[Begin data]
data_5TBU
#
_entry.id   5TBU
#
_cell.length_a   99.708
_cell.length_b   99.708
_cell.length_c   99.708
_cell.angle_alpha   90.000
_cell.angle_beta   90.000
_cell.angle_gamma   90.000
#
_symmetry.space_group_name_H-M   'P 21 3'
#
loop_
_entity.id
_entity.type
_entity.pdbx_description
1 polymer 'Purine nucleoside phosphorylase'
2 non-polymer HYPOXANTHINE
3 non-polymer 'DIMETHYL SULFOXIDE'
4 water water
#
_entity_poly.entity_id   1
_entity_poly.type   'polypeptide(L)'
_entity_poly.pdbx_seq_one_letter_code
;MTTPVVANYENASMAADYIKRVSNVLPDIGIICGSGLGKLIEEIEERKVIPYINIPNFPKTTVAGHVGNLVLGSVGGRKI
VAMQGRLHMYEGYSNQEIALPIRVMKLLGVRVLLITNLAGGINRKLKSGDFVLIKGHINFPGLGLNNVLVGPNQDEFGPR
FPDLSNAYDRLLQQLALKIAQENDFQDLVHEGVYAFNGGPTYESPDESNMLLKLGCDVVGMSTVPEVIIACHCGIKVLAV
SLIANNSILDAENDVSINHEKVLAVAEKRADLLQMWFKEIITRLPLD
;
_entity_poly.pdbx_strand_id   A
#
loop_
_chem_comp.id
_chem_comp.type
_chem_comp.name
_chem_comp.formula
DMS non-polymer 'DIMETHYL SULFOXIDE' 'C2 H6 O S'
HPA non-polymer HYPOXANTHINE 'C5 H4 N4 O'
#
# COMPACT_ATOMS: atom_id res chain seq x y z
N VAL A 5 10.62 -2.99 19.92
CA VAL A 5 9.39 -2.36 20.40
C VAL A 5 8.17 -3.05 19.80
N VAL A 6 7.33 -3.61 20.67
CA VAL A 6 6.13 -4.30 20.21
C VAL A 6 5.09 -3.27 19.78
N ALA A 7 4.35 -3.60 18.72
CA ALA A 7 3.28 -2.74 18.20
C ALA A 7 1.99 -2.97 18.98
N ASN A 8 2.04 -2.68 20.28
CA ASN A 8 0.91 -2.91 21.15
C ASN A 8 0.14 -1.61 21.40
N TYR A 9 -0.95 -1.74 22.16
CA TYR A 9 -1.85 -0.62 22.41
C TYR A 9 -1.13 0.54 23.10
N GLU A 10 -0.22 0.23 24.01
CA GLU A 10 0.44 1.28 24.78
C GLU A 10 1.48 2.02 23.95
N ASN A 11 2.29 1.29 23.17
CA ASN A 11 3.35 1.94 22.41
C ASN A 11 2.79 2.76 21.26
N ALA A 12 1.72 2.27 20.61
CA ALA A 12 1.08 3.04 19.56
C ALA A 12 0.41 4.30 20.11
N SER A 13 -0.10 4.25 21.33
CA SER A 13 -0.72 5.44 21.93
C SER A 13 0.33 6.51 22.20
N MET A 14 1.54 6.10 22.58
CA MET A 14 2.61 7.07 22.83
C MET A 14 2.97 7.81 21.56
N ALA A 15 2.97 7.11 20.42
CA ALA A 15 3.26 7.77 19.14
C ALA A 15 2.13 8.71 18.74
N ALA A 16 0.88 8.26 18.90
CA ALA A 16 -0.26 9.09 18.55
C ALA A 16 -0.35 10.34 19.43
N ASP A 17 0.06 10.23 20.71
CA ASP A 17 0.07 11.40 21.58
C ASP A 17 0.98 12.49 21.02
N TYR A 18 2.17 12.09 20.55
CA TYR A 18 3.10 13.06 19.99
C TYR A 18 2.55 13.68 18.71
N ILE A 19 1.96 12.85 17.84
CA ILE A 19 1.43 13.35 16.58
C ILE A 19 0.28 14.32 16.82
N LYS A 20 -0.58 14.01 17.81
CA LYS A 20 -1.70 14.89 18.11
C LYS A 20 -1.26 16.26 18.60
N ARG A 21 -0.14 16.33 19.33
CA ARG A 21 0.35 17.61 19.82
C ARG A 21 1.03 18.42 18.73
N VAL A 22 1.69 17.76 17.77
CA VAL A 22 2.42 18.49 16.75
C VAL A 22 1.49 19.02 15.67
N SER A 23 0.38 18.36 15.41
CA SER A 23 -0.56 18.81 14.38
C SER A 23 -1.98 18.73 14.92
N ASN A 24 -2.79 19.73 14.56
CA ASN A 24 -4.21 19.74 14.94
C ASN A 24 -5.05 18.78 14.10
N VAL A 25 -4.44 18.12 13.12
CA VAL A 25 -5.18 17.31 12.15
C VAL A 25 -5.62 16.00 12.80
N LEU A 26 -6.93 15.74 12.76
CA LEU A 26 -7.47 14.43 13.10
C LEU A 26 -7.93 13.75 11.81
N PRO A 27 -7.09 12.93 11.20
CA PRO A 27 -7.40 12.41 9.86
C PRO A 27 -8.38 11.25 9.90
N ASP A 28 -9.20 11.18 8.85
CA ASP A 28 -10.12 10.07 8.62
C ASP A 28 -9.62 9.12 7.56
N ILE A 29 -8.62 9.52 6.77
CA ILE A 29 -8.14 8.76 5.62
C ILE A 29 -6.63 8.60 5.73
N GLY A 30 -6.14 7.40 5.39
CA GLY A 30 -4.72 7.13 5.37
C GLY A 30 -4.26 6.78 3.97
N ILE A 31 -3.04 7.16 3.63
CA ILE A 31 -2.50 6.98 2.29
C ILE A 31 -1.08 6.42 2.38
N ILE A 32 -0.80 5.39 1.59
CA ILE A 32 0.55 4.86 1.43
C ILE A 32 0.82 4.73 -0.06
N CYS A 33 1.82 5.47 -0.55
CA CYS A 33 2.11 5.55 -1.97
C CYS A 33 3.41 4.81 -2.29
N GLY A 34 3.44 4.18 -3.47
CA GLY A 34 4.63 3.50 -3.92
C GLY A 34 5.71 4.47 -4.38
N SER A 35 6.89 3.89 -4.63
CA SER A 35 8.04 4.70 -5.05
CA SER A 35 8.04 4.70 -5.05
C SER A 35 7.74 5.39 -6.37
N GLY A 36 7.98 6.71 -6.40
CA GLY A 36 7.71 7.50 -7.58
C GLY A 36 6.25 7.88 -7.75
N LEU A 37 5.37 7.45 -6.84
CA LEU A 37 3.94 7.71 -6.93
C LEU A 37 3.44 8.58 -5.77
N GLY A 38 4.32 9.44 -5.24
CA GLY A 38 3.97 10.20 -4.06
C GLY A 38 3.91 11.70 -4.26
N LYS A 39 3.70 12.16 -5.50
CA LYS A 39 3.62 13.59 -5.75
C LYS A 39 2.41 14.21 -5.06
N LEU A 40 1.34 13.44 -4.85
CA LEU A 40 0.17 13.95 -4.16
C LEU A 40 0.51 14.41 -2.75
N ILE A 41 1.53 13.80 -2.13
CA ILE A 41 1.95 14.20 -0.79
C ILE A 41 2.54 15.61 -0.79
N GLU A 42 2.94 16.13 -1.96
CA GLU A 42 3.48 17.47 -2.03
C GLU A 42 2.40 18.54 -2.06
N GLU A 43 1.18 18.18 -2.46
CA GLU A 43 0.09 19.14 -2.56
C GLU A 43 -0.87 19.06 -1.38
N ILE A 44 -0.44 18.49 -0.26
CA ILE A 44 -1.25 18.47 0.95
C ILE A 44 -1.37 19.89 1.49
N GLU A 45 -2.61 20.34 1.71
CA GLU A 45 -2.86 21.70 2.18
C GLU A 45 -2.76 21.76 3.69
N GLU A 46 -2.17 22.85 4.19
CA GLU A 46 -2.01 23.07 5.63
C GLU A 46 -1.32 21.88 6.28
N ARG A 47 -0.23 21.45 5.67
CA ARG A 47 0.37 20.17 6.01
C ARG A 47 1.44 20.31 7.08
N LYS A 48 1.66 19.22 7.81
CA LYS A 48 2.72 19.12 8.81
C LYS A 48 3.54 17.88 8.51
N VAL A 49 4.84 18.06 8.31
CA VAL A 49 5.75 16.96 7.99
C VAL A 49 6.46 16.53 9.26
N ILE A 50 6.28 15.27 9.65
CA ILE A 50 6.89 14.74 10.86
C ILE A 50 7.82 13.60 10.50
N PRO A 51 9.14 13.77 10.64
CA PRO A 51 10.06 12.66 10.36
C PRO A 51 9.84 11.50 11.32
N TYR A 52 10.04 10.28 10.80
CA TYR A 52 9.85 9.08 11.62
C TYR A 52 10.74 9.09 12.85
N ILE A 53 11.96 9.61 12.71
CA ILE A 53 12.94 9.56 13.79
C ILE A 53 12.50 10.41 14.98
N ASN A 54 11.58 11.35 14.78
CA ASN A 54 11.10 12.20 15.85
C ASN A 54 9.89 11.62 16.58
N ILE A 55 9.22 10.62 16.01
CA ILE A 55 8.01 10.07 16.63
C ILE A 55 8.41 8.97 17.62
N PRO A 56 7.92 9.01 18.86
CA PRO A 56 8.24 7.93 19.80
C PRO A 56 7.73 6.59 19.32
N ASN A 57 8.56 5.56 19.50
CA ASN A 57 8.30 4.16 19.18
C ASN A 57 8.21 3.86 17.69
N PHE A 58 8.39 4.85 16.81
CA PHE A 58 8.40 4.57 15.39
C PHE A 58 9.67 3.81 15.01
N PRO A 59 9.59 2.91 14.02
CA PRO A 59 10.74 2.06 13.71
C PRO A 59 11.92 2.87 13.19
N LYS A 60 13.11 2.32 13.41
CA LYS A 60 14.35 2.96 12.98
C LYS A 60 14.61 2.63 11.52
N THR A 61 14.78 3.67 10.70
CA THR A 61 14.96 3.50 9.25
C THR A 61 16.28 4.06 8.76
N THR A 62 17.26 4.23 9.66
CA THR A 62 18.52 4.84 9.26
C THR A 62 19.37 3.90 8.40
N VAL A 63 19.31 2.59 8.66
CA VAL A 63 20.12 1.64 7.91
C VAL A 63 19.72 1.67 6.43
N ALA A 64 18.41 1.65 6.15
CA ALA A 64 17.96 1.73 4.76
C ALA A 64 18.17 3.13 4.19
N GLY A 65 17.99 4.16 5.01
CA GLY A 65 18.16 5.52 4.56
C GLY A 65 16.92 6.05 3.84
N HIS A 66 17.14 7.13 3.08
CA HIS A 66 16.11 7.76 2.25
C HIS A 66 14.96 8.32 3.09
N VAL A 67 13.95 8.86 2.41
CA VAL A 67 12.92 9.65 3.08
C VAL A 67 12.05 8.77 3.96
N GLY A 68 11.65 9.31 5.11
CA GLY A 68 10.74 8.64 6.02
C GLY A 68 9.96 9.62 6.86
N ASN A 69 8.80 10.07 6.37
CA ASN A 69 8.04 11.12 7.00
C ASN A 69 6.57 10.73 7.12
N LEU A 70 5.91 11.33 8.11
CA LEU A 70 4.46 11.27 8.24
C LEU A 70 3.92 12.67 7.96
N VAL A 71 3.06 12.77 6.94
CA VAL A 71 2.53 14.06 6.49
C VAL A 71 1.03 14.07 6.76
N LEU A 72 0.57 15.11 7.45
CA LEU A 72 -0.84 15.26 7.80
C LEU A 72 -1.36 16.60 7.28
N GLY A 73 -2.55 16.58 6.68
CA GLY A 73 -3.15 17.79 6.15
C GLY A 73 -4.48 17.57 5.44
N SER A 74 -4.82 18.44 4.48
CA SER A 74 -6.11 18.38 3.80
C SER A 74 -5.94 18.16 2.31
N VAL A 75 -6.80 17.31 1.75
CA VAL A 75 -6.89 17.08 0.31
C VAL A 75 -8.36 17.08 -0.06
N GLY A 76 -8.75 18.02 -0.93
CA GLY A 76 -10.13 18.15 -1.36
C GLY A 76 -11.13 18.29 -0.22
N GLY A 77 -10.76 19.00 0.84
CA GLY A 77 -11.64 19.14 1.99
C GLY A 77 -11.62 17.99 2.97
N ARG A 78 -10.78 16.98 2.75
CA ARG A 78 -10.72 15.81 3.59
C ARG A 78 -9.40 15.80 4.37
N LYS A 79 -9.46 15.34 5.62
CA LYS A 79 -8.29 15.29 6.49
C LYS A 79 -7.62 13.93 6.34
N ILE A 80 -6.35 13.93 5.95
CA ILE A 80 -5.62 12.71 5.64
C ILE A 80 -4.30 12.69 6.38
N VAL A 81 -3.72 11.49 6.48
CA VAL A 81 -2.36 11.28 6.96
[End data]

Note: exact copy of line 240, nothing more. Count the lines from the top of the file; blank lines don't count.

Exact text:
C LEU A 70 3.92 12.67 7.96